Altered Carbon – Episode 2: Fallen Angel

Starring: Joel Kinnaman, Will Yun lee, Martha Higareda, James Purefoy, Renée Elise Goldsberry, Byron Mann and Chris Conner
Director: Nick Hurran
Writers: Steve Blackman, Laeta Kalogridis

Review by: Sidney Morgan

A few minor SPOILERS included.

The first episode of Altered Carbon served to set up the main story (solving Bancroft’s murder), introduce this new future society with its cool sounding stacks and sleeves, and present us with some of the various characters we’d get to know on this journey. Admittedly, it was somewhat of information overload. So it was nice for this second episode to slow down, and work on fleshing out some of this information for the viewer, letting plot advancement take a back seat to character and world development.

After filtering thousands of death threats directed at Bancroft down to a few, Kovacs identifies a potential suspect, Vernon Elliot (Ato Essandoh – Chicago Med, Elementary). Paying the man a visit, Kovacs discovers that Vernon’s daughter Lizzie (Hayley Law – Riverdale), had a connection with Bancroft. Though Lizzie is dead, or at least her body is, Vernon has her stack. With the help of some stack reading technology, can meet up with her in a virtual reality (remember that a stack holds everything that is ‘you,’ your thoughts, your memories, your knowledge, up to the moment of your body’s death). But there’s a problem.

Damaged stacks don’t work so well (think a badly scratched Blu-Ray disk) and Lizzie’s was seriously damaged while her body was beaten to death. As a result, she’s caught in a ‘trauma loop.’ Essentially, she’s reliving her death over and over and is unable to interact with anyone visiting her in this VR land, which hampers Vernon’s search for Lizzie’s killer(s). In any case, Kovacs does find a clue and following that lead, visits the whore house where Lizzie used to work. And… surprise! Bancroft is a client. Albeit a twisted, sick client.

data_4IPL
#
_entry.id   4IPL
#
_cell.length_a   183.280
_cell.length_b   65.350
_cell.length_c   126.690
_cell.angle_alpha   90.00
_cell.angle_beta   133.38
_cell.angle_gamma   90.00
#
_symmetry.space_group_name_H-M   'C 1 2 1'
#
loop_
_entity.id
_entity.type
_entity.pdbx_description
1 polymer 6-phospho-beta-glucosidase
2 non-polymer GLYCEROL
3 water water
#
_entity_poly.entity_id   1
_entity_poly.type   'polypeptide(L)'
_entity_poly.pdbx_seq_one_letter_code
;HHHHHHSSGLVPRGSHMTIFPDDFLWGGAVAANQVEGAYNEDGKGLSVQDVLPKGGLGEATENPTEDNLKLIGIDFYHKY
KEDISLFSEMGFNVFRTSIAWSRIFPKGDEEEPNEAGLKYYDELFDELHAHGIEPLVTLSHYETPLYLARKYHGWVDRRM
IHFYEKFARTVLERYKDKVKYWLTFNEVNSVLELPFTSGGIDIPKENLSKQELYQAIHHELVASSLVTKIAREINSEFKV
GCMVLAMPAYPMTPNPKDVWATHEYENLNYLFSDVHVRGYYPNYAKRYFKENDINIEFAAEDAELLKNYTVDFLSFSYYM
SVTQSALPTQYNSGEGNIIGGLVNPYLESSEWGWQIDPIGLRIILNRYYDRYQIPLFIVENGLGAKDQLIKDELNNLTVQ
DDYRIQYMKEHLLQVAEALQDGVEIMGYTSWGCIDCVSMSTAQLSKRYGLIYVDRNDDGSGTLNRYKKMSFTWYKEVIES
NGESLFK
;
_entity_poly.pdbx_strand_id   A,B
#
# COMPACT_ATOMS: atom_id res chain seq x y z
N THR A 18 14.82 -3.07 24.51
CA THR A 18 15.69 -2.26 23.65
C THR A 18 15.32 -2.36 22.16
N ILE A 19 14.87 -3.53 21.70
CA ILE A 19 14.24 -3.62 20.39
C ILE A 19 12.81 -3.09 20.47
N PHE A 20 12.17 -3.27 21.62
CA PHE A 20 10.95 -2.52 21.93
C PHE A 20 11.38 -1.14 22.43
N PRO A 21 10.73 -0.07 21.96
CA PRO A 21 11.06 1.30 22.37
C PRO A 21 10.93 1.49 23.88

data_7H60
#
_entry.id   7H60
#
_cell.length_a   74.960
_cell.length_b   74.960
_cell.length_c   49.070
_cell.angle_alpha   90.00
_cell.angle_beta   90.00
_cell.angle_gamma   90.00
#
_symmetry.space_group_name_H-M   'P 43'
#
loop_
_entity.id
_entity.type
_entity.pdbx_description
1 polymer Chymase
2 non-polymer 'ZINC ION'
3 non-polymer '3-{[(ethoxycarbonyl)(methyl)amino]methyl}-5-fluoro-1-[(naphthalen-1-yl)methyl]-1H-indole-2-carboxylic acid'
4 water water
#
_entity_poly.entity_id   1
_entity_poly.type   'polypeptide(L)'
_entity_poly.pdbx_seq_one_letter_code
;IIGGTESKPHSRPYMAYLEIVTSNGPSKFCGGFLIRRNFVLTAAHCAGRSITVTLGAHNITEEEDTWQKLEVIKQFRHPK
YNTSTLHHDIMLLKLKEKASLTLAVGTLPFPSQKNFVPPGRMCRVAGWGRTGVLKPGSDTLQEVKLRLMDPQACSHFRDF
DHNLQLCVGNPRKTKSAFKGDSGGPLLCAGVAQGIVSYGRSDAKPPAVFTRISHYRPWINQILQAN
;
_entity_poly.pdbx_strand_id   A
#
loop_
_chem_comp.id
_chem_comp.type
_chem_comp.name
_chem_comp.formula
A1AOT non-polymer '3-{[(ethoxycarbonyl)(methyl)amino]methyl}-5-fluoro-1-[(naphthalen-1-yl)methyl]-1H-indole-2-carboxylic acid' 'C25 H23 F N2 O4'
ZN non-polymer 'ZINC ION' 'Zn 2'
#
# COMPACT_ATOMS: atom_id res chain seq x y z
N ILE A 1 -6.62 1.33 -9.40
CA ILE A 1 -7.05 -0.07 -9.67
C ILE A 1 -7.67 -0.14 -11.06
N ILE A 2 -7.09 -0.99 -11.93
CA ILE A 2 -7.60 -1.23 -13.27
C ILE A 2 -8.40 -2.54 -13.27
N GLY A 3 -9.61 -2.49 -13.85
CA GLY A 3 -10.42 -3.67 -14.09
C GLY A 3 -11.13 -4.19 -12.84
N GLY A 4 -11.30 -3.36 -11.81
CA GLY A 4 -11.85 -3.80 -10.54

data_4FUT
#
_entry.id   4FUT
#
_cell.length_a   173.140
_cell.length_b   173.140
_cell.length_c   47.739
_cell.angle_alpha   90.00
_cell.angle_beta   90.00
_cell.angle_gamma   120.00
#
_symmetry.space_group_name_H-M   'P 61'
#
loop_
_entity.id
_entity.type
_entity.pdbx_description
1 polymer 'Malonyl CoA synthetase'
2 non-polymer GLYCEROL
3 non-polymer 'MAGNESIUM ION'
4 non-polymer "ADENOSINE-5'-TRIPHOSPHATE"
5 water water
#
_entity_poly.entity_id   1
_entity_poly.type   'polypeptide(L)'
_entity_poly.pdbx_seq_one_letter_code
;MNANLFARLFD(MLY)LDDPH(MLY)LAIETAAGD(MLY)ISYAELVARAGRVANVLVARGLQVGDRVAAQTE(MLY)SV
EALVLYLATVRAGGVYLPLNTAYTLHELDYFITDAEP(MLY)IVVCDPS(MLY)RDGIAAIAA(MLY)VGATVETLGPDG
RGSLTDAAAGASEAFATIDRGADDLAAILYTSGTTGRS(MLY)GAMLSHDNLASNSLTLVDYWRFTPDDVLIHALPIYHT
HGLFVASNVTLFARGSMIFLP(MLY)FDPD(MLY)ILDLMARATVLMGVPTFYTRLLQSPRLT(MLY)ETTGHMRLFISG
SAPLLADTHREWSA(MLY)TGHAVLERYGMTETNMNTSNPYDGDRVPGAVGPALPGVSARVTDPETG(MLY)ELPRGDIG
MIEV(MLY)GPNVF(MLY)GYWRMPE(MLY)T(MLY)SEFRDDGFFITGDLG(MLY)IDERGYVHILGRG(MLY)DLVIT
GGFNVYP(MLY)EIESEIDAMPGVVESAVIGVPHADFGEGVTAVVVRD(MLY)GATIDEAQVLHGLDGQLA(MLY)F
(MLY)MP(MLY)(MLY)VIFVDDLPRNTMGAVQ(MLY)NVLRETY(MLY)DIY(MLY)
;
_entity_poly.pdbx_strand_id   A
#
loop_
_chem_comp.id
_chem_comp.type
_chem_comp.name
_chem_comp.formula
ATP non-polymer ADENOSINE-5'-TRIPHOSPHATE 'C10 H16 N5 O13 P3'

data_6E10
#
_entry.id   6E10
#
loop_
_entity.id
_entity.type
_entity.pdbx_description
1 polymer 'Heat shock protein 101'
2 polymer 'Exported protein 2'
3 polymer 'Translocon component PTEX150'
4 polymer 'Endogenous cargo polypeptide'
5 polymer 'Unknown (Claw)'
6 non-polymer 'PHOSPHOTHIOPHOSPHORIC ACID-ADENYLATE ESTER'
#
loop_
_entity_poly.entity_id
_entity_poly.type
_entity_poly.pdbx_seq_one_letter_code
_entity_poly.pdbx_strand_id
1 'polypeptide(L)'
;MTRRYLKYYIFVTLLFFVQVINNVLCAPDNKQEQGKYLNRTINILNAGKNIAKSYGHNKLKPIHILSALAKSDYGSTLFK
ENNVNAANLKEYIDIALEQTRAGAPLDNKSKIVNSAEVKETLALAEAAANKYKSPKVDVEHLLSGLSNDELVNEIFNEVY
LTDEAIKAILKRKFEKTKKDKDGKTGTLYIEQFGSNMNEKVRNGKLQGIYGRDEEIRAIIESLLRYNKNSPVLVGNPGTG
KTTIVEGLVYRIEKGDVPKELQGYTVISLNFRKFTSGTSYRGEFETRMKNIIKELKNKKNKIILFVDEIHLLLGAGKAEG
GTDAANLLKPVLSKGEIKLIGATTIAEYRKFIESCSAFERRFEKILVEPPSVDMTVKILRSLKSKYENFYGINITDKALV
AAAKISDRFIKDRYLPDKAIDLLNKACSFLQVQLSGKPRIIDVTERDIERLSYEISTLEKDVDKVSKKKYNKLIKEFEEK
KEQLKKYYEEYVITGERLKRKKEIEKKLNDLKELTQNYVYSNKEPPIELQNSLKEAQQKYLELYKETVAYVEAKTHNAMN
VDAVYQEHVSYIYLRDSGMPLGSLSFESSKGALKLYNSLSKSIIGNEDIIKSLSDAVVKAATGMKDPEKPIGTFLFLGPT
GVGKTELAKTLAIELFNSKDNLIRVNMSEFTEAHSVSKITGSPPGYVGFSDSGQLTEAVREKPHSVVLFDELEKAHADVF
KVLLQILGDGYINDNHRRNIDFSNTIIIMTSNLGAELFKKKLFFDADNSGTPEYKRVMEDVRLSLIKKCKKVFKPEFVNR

Inside Lizzie’s Stack via IMDb

Meanwhile, we’re told a bit more about sleeves. It turns out that jumping from sleeve to sleeve comes with its downside as it can lead to insanity, due to the various personality fragments the jumper inherits. Meths, the rich upper class of this future society, don’t have this problem as they’re able to afford to have their sleeve cloned, and jumping from clone to clone has no such negative consequence. Oh, and for good measure, money can buy upgrades for your sleeve! Bancroft’s wife Miriam, for example, has state of the art biochemical pheromones in hers, which are automatically released by touch. So, in the words of the notorious Borgs, Resistance is Futile!

A few characters are fleshed out a bit more in this episode, although not equally. Most disappointing is Kovacs, who probably has the richest and deepest background story. He experiences a few flashbacks, but nothing to let us in on who he truly is. Then there are the Bancroft’s, Laurens and Miriam, who (surprise, surprise!) we find out are really bad people. Miriam, with the help of her pheromone drenched sleeve, has no qualms cheating on her husband. And Laurens? Ditto, though he prefers prostitutes because and can get rough with them. But, no need to worry! If he damages their sleeves, he buys them a new and better one. Eye roll and head shake…

Whereas everyone seems set in their way and direct in their actions, Ortega is the odd woman out. She’s conflicted, in part based on her upbringing. Her family is religious, which includes the right not to be spun in case death. This bothers Ortega because when her father died, she wanted nothing more than to spin him back and find out what happened. It is for this apparent reason that she’s broken away from her religion, and chosen to be spun back in case of her death, bringing her at odds with her family. She harbours anger, defies orders, but does have a sense of right and wrong. How she develops, especially vis-à-vis Kovacs should be interesting.

Poe (Chris Conner) via IMDb

Finally, most intriguing is Poe. Described as an old-school AI, he is a student of humans and their behaviours. His AI friends don’t get his obsession with studying their creator, believing they’ve evolved beyond them. Although not a unique concept (Westworld, Prometheus / Covenant), it will be interesting how Poe develops as a result. There are a few hints that he may also partner up with Kovacs, which would be a hoot! Oh, and a nice touch to have a raven in Kovacs room…

Verdict: A strong continue to watch! This is a mystery after all, and it’s far from being solved. It takes place in a beautifully created world, from a cinematography point of view. There is so much left to discover about this future, and there’s a bit of everything. Great characters and character interaction. A good mystery. Great sci-fi. Issues upon issues, including social, ethical, and religious ones. It’s like a buffet. Choose and enjoy! Perfect for a Friday night escape.

Sidney Morgan

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